Japan’s peak union body is the Japanese Trade Union Confederation, or RENGO, with 6.82 million members. It formed in 1989. Japan has a large ship and submarine building industry. A shipbuilding union, the All Japan Shipbuilding and Engineering Union (ZENZOSEN KIKAI), was an affiliate with 1,192 members. But I am advised that the All Japan Shipbuilding and Engineering Union was dissolved on September 9, 2016.

I suspect that many Japanese white-collar and blue-collar shipbuilding workers may be in other unions that don’t carry the “shipbuilding” title. Or perhaps the traditional view of Japanese workers being very longterm, in the same industry and company, still applies?

Japan has built submarines almost uninterrupted since 1906. That interruption occurring 1945-1957 when Japan was devastated by bombs and a US submarine blockade.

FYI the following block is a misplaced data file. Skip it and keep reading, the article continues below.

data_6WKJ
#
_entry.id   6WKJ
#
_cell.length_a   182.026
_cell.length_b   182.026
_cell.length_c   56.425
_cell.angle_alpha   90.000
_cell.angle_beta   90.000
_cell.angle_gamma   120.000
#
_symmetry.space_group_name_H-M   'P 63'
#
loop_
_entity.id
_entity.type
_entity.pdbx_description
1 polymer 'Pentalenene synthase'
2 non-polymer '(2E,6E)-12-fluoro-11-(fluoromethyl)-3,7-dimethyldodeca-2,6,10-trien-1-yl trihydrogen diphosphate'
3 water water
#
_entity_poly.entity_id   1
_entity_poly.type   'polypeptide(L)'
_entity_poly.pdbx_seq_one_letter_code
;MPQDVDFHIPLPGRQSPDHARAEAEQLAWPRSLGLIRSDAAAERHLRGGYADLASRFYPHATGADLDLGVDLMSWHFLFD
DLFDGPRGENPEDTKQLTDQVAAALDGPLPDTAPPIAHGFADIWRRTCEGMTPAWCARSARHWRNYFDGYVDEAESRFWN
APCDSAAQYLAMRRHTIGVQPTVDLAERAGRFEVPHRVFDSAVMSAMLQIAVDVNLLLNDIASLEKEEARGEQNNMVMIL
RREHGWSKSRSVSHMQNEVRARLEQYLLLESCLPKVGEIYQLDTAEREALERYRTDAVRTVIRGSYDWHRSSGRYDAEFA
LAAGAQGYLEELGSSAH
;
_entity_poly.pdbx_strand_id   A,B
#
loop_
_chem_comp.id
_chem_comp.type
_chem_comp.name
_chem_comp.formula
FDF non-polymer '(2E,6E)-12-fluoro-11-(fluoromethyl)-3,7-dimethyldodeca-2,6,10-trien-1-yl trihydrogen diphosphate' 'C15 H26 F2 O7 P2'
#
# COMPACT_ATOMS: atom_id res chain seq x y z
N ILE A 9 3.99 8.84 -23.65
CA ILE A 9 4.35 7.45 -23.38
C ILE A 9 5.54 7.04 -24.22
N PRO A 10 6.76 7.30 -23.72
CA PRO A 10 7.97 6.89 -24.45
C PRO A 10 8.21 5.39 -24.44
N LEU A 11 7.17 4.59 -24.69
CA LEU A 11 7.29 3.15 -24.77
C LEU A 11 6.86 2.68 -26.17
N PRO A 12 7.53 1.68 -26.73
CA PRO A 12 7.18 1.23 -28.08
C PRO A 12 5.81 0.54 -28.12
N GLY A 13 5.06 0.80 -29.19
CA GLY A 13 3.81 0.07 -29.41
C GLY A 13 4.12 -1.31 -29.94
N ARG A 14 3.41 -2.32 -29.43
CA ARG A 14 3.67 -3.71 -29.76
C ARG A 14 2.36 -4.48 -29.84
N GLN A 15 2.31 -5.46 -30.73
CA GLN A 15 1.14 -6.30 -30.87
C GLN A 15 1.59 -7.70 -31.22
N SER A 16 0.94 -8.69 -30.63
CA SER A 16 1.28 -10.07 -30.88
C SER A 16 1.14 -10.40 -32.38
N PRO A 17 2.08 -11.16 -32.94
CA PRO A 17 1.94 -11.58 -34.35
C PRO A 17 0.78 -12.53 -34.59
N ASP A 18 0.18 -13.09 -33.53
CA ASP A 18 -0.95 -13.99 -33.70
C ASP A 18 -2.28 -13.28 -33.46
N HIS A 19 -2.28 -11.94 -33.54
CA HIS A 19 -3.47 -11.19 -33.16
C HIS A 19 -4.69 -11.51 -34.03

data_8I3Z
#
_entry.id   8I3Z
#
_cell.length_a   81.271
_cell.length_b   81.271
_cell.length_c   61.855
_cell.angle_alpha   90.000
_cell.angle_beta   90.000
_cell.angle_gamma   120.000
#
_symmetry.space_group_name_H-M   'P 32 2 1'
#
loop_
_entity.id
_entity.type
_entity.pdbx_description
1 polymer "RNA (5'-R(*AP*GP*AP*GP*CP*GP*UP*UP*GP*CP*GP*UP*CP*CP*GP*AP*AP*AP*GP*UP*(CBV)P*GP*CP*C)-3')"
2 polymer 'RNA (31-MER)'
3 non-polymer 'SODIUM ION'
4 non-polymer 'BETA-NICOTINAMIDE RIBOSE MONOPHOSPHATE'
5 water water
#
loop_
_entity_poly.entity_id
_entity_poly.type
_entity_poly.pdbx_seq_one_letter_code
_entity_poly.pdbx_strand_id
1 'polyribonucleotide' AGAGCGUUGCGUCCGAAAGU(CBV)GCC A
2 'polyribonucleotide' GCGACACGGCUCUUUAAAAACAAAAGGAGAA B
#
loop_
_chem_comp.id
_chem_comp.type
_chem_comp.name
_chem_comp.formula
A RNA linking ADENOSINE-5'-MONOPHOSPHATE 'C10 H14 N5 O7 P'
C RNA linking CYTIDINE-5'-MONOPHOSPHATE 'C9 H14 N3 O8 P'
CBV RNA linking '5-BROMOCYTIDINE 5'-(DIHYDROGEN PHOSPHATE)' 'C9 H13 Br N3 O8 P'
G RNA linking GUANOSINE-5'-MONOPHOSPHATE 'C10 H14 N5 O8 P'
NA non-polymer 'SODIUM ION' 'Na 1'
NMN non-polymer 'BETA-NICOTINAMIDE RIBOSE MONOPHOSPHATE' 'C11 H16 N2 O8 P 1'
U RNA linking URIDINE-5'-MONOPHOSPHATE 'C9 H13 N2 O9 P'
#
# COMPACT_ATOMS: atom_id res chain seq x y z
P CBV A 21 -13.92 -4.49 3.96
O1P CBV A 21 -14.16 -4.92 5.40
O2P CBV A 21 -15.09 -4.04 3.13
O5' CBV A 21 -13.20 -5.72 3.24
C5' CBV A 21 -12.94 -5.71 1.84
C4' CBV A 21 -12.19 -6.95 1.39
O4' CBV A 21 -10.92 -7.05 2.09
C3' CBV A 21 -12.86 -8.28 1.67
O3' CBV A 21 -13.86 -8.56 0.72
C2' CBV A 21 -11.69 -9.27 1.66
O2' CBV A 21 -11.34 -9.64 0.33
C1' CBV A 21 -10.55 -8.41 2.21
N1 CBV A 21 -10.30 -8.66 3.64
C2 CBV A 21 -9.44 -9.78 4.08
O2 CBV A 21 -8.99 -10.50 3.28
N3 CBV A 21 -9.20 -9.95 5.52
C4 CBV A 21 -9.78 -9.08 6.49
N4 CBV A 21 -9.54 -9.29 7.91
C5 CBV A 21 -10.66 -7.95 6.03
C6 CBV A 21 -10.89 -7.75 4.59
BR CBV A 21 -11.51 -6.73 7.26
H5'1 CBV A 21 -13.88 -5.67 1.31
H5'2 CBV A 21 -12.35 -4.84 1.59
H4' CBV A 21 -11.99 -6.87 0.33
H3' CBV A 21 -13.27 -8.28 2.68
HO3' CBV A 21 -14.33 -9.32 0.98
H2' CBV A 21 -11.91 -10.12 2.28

Japan has two large submarine building companies:
-  the conglomerate Mitsubishi Heavy Industries (MHI) (see MHI submarine website), and
-  Kawasaki Shipbuilding Corporation (KSC)See Kawasaki submarine website.

I am guessing the submarine building workforces of MHI and KSC are around 1,000 each (2,000 total). Perhaps the Japanese Ministry of Defense and ATLA (a sub example) have 1,000 staff total dedicated to submarine research, contracts, production and availability?

They form a submarine building duopoly in the port city of Kobe, with each company continuous building one submarine every two years with launches occurring alternatly and rigidly every October to December. For the on-time, on-budget, schedule see the SORYU-Oyashio TABLE.

Along with the US Japan might be the most efficient submarine builder in the world. This comes from:
1.  duopoly conditions (a government can always favour the competing company)
2.  continuous build (Japan building one SSK every year and the US building 1 to 2 SSNs)
3.  long runs of submarines with relatively few changes eg. few differences between the 10 Soryu